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When You Discover Fraudulent Transfers

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I am a Judgment Broker, not a lawyer, and this article is my opinion, please consult with a lawyer if you need legal advice. My opinion about this topic comes from my actual experience, and is limited to California, however the concepts discussed here apply in most places.

Many judgments start when a lawsuit is won, after one entity defrauds another. There are varying degrees and kinds of fraud, including  misrepresenting financial risks, falsifying official documents, and flagrantly stealing money or assets.

Often, when you sue a fraud, the defendant does not answer the lawsuit complaint, and you end up with a default judgment. Scammers like default judgments because they save money and time, there is less chance they will have to pay the judgment, and there is less opportunity for pre-judgment discoveries of fraudulent transfers. 

Many plaintiffs feel lucky when the defendant does not answer the lawsuit complaint, and the plaintiff gets a default judgment.

However, default judgments are harder to domesticate, are more easily vacated or appealed, and are considered the weakest kind of judgment. Often, it is more difficult to recover money from a default judgment.

After your lawsuit is won and the debtor will not pay you, you can find a judgment enforcer or collections lawyer to recover your judgment.

You can also try to enforce your judgment yourself. You may choose to perform post-judgment discovery of the debtor's assets, for example, their bank records.

What if you find a bank funds transfer, right after the debtor had taken your money, to a third party, such as the debtor's spouse, business partner, or their friend? How can you add this newly discovered crooked party to your judgment? Usually you do not, you must start a new lawsuit.

California Civil Procedure Code (CCP) 989 says: "When a judgment is recovered against one or more of several persons, jointly indebted upon an obligation, by proceeding as provided in Section 410.70, those who were not originally served with the summons, and did not appear in the action, may be summoned to appear before the court in which such judgment is entered to show cause why they should not be bound by the judgment, in the same manner as though they had been originally served with the summons."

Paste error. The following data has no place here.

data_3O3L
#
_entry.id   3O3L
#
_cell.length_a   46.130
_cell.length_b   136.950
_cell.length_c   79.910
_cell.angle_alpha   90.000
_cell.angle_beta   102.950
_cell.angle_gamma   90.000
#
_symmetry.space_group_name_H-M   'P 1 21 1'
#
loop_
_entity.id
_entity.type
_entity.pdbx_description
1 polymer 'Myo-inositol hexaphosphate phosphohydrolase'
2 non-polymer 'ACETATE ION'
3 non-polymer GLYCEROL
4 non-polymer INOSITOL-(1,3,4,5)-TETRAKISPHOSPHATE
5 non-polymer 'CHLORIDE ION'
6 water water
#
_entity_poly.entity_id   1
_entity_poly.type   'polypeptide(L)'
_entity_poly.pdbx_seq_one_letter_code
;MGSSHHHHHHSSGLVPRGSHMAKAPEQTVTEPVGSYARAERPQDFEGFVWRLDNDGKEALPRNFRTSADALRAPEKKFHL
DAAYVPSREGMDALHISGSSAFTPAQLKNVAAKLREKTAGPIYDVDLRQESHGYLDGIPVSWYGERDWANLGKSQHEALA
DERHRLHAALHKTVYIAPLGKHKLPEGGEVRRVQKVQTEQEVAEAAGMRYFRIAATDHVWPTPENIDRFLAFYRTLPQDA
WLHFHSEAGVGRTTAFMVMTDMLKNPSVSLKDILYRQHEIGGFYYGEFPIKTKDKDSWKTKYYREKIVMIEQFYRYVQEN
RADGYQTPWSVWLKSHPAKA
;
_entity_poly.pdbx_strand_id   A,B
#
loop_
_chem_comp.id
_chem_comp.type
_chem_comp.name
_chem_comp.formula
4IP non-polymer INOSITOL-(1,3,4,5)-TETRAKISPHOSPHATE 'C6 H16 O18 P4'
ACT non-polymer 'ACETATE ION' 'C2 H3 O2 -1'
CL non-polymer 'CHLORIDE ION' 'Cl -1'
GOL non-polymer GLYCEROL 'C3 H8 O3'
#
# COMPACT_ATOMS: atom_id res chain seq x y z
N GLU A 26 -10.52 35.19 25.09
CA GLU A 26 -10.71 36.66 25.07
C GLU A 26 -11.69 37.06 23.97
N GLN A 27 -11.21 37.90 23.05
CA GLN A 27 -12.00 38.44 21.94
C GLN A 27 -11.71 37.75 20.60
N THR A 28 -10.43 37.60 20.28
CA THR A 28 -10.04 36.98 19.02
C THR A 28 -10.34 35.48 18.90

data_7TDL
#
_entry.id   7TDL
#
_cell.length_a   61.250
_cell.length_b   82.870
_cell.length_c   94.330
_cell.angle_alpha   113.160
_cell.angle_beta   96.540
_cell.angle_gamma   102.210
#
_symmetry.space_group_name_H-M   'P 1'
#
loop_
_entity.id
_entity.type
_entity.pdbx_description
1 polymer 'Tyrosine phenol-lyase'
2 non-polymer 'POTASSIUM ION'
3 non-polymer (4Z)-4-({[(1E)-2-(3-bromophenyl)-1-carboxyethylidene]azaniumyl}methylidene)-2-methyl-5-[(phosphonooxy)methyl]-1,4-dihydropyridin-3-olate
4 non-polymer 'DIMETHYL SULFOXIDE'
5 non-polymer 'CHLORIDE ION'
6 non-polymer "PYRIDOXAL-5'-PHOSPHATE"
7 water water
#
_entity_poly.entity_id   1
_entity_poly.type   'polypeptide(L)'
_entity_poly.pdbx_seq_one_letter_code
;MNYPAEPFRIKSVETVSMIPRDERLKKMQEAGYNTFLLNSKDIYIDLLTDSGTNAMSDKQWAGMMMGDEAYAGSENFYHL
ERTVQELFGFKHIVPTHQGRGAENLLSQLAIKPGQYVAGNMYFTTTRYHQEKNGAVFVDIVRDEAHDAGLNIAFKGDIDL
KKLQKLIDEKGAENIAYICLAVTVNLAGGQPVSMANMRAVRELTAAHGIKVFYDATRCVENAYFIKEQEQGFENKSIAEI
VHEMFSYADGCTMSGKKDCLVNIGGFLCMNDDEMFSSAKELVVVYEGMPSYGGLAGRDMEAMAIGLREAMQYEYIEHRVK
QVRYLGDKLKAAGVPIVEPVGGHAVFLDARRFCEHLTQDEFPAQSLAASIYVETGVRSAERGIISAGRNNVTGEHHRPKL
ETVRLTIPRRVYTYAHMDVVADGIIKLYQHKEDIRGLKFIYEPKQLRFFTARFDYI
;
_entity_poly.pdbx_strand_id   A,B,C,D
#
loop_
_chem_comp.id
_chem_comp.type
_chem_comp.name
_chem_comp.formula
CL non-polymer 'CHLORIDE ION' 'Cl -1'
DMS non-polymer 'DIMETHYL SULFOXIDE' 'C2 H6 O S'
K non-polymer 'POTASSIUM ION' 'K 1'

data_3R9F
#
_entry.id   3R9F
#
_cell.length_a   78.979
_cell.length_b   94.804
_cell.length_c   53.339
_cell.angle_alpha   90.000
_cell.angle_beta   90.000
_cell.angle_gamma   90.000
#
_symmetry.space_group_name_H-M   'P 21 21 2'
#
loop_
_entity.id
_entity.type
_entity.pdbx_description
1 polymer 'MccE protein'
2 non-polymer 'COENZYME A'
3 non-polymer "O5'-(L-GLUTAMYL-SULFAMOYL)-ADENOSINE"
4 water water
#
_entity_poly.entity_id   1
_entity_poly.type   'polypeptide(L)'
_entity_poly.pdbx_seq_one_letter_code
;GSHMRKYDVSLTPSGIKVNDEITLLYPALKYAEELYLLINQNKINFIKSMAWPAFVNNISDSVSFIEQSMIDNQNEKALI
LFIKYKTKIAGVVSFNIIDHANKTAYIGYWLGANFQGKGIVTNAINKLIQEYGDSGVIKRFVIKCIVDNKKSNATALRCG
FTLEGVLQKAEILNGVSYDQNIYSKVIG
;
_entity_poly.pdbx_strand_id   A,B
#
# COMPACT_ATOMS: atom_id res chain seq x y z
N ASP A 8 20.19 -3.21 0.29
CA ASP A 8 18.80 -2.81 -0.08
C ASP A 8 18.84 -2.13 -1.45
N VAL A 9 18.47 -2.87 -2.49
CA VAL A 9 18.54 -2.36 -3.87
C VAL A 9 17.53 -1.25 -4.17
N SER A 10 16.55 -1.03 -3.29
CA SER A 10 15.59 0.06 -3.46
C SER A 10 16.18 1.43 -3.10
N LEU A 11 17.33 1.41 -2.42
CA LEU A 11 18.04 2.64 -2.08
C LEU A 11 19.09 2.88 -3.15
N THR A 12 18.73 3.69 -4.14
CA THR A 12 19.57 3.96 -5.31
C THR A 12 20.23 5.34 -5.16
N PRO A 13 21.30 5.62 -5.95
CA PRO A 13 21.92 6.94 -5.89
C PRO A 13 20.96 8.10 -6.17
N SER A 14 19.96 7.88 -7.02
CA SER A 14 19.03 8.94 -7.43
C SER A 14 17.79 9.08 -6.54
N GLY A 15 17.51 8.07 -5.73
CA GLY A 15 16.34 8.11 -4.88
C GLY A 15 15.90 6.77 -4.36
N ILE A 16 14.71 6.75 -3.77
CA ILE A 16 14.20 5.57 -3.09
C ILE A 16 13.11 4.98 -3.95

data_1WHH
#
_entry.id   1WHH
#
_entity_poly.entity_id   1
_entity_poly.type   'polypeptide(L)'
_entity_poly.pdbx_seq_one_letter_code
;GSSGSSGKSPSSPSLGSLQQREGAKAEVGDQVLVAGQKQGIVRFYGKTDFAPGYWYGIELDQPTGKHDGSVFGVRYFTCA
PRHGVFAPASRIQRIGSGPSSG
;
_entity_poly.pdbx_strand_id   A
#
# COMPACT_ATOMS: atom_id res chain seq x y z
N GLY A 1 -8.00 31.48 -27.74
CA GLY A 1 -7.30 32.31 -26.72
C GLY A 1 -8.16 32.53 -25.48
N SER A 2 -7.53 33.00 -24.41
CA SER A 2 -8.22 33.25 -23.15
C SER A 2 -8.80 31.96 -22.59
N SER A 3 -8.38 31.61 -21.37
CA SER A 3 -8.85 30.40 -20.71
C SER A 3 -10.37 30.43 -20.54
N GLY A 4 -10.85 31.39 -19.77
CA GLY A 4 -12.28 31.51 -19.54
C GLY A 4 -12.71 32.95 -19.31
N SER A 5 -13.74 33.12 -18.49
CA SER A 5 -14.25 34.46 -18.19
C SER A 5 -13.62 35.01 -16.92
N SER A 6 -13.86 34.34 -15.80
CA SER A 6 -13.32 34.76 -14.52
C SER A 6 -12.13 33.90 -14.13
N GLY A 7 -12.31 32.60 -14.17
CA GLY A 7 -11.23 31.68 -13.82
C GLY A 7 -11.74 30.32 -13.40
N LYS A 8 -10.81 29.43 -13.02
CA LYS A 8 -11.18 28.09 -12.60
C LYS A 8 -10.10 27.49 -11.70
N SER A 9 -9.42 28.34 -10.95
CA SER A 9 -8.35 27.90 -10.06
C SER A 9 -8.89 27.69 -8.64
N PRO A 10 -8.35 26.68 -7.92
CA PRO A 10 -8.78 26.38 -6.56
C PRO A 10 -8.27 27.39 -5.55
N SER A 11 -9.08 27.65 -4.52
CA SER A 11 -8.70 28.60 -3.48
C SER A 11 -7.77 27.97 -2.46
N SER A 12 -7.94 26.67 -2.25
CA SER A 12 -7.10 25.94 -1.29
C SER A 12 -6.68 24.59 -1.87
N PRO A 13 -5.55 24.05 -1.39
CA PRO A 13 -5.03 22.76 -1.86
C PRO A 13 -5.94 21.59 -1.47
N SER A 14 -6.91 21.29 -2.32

There is also another lawsuit action to hold parties accountable, other than the named judgment debtor, on a judgment. This is a joint debtor action, and you must serve the party(s) with a SUM-120 and a declaration why they should be responsible for the payment of the judgment. As with any lawsuit, there are a set of rules and requirements for attempting this.

If the fraudulent transfer was obvious and clear-cut, you might be able to toll any statute of limitations under the doctrine of fraudulent concealment (just like delayed discovery under CCP 338(d)). However, if you discovered the fraud, or had reason to investigate the fraud sooner, such a toll attempt will not work. If the fraudulent transfer happened ten or more years ago, you are probably out of luck.

A creditor's lawsuit does not add anyone to the original judgment, it is a new lawsuit against a third party who is in possession of debtor property. You get a new judgment plus interest against the third party, if you prevail in a creditor lawsuit. You can also get a Temporary Restraining Order (TRO) when start your lawsuit. TROs can be an annoying monkey wrench in the works of a party owing money to a judgment debtor.

Proving fraudulent transfers in court is usually difficult. Alter ego and reverse veil piercing is also difficult. Presuming that you have recent evidence of fraudulent money transfers between the bad guys and your debtor, you can try a creditor's lawsuit (CCP 708.210) against the new party.

You are alleging that the new party, holds property or owes a debt, to the debtor. You must assert, provide proof, and try and persuade a judge to agree and sign your new judgment against the new party.

If you can find admissible evidence of any foreign bank accounts in your debtor's name, you can seek a turnover order of those funds per CCP 699.040.

Mark D. Shapiro - Judgment Broker, - where Judgments go to get enforced. JudgmentBuy has the best judgment recovery system, best judgment FAQ and best judgment leads.

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